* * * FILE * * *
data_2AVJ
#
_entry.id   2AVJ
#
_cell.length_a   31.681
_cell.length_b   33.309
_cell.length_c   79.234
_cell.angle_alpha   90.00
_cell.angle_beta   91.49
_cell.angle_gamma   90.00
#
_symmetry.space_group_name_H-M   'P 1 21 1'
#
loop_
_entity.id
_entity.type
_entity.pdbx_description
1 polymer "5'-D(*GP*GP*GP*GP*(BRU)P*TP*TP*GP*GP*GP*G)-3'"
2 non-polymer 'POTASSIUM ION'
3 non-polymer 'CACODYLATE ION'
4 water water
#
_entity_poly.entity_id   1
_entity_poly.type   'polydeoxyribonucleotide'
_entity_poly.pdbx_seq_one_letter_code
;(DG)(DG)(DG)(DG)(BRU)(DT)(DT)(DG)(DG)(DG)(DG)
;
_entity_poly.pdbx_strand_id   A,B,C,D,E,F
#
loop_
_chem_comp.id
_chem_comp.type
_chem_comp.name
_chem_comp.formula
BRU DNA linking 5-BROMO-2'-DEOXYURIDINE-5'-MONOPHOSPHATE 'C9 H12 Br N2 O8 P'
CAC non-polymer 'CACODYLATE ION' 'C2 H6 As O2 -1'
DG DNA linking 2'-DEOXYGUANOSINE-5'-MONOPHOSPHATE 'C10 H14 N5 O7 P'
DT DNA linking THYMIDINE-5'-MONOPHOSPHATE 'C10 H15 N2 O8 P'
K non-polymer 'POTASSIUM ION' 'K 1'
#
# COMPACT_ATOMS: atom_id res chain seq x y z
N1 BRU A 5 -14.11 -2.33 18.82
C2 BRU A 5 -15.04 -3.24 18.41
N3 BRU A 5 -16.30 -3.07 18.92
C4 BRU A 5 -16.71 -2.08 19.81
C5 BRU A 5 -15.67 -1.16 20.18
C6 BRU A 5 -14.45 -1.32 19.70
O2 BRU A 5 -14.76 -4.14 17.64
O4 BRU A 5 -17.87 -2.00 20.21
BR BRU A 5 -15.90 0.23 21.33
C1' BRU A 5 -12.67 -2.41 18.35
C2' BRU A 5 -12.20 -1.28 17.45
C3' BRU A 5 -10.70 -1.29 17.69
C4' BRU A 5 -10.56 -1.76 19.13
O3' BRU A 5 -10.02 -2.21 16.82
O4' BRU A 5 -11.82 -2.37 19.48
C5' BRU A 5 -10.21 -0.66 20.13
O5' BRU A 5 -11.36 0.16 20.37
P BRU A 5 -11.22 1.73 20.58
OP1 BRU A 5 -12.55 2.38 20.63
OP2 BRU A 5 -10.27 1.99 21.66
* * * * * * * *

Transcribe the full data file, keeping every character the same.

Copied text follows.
data_2AVJ
#
_entry.id   2AVJ
#
_cell.length_a   31.681
_cell.length_b   33.309
_cell.length_c   79.234
_cell.angle_alpha   90.00
_cell.angle_beta   91.49
_cell.angle_gamma   90.00
#
_symmetry.space_group_name_H-M   'P 1 21 1'
#
loop_
_entity.id
_entity.type
_entity.pdbx_description
1 polymer "5'-D(*GP*GP*GP*GP*(BRU)P*TP*TP*GP*GP*GP*G)-3'"
2 non-polymer 'POTASSIUM ION'
3 non-polymer 'CACODYLATE ION'
4 water water
#
_entity_poly.entity_id   1
_entity_poly.type   'polydeoxyribonucleotide'
_entity_poly.pdbx_seq_one_letter_code
;(DG)(DG)(DG)(DG)(BRU)(DT)(DT)(DG)(DG)(DG)(DG)
;
_entity_poly.pdbx_strand_id   A,B,C,D,E,F
#
loop_
_chem_comp.id
_chem_comp.type
_chem_comp.name
_chem_comp.formula
BRU DNA linking 5-BROMO-2'-DEOXYURIDINE-5'-MONOPHOSPHATE 'C9 H12 Br N2 O8 P'
CAC non-polymer 'CACODYLATE ION' 'C2 H6 As O2 -1'
DG DNA linking 2'-DEOXYGUANOSINE-5'-MONOPHOSPHATE 'C10 H14 N5 O7 P'
DT DNA linking THYMIDINE-5'-MONOPHOSPHATE 'C10 H15 N2 O8 P'
K non-polymer 'POTASSIUM ION' 'K 1'
#
# COMPACT_ATOMS: atom_id res chain seq x y z
N1 BRU A 5 -14.11 -2.33 18.82
C2 BRU A 5 -15.04 -3.24 18.41
N3 BRU A 5 -16.30 -3.07 18.92
C4 BRU A 5 -16.71 -2.08 19.81
C5 BRU A 5 -15.67 -1.16 20.18
C6 BRU A 5 -14.45 -1.32 19.70
O2 BRU A 5 -14.76 -4.14 17.64
O4 BRU A 5 -17.87 -2.00 20.21
BR BRU A 5 -15.90 0.23 21.33
C1' BRU A 5 -12.67 -2.41 18.35
C2' BRU A 5 -12.20 -1.28 17.45
C3' BRU A 5 -10.70 -1.29 17.69
C4' BRU A 5 -10.56 -1.76 19.13
O3' BRU A 5 -10.02 -2.21 16.82
O4' BRU A 5 -11.82 -2.37 19.48
C5' BRU A 5 -10.21 -0.66 20.13
O5' BRU A 5 -11.36 0.16 20.37
P BRU A 5 -11.22 1.73 20.58
OP1 BRU A 5 -12.55 2.38 20.63
OP2 BRU A 5 -10.27 1.99 21.66